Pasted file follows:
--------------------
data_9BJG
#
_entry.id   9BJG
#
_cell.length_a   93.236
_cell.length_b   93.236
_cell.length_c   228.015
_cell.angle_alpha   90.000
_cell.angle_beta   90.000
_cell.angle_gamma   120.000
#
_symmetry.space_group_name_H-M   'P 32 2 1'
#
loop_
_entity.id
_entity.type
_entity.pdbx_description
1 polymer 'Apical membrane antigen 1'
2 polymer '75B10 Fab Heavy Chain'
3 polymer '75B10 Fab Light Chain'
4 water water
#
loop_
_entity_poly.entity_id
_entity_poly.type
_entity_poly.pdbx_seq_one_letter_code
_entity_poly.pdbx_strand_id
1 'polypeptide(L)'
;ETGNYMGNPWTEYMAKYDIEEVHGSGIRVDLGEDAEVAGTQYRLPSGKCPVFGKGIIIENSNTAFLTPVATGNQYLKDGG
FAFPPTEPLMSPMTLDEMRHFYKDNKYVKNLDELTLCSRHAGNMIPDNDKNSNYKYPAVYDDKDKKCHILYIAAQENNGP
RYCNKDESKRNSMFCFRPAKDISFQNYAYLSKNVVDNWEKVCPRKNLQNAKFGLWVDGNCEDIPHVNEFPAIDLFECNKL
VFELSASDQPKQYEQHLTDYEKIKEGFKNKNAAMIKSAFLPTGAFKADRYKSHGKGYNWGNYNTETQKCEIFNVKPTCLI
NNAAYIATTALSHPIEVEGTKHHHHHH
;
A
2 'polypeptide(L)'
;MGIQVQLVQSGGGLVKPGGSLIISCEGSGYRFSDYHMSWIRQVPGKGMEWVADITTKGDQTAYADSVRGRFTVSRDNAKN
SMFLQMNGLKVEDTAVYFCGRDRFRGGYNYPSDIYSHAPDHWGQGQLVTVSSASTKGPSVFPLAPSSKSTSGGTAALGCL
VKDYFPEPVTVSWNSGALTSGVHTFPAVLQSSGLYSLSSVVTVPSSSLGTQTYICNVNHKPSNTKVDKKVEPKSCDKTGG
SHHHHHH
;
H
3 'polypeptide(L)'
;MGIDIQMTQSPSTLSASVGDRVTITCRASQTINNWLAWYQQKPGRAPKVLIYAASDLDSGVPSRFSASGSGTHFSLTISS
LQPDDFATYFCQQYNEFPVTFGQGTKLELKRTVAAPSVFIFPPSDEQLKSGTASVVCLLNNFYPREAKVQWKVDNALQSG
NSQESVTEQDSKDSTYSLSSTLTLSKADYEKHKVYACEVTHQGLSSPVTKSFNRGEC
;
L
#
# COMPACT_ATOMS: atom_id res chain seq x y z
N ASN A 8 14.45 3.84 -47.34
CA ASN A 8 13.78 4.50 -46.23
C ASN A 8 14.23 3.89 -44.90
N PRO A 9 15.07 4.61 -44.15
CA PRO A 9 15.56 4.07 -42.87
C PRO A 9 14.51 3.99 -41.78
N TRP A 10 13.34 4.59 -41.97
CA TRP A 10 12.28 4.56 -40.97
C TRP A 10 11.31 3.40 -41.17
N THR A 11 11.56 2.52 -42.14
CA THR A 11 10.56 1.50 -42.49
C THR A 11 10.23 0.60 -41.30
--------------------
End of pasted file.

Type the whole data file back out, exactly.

data_9BJG
#
_entry.id   9BJG
#
_cell.length_a   93.236
_cell.length_b   93.236
_cell.length_c   228.015
_cell.angle_alpha   90.000
_cell.angle_beta   90.000
_cell.angle_gamma   120.000
#
_symmetry.space_group_name_H-M   'P 32 2 1'
#
loop_
_entity.id
_entity.type
_entity.pdbx_description
1 polymer 'Apical membrane antigen 1'
2 polymer '75B10 Fab Heavy Chain'
3 polymer '75B10 Fab Light Chain'
4 water water
#
loop_
_entity_poly.entity_id
_entity_poly.type
_entity_poly.pdbx_seq_one_letter_code
_entity_poly.pdbx_strand_id
1 'polypeptide(L)'
;ETGNYMGNPWTEYMAKYDIEEVHGSGIRVDLGEDAEVAGTQYRLPSGKCPVFGKGIIIENSNTAFLTPVATGNQYLKDGG
FAFPPTEPLMSPMTLDEMRHFYKDNKYVKNLDELTLCSRHAGNMIPDNDKNSNYKYPAVYDDKDKKCHILYIAAQENNGP
RYCNKDESKRNSMFCFRPAKDISFQNYAYLSKNVVDNWEKVCPRKNLQNAKFGLWVDGNCEDIPHVNEFPAIDLFECNKL
VFELSASDQPKQYEQHLTDYEKIKEGFKNKNAAMIKSAFLPTGAFKADRYKSHGKGYNWGNYNTETQKCEIFNVKPTCLI
NNAAYIATTALSHPIEVEGTKHHHHHH
;
A
2 'polypeptide(L)'
;MGIQVQLVQSGGGLVKPGGSLIISCEGSGYRFSDYHMSWIRQVPGKGMEWVADITTKGDQTAYADSVRGRFTVSRDNAKN
SMFLQMNGLKVEDTAVYFCGRDRFRGGYNYPSDIYSHAPDHWGQGQLVTVSSASTKGPSVFPLAPSSKSTSGGTAALGCL
VKDYFPEPVTVSWNSGALTSGVHTFPAVLQSSGLYSLSSVVTVPSSSLGTQTYICNVNHKPSNTKVDKKVEPKSCDKTGG
SHHHHHH
;
H
3 'polypeptide(L)'
;MGIDIQMTQSPSTLSASVGDRVTITCRASQTINNWLAWYQQKPGRAPKVLIYAASDLDSGVPSRFSASGSGTHFSLTISS
LQPDDFATYFCQQYNEFPVTFGQGTKLELKRTVAAPSVFIFPPSDEQLKSGTASVVCLLNNFYPREAKVQWKVDNALQSG
NSQESVTEQDSKDSTYSLSSTLTLSKADYEKHKVYACEVTHQGLSSPVTKSFNRGEC
;
L
#
# COMPACT_ATOMS: atom_id res chain seq x y z
N ASN A 8 14.45 3.84 -47.34
CA ASN A 8 13.78 4.50 -46.23
C ASN A 8 14.23 3.89 -44.90
N PRO A 9 15.07 4.61 -44.15
CA PRO A 9 15.56 4.07 -42.87
C PRO A 9 14.51 3.99 -41.78
N TRP A 10 13.34 4.59 -41.97
CA TRP A 10 12.28 4.56 -40.97
C TRP A 10 11.31 3.40 -41.17
N THR A 11 11.56 2.52 -42.14
CA THR A 11 10.56 1.50 -42.49
C THR A 11 10.23 0.60 -41.30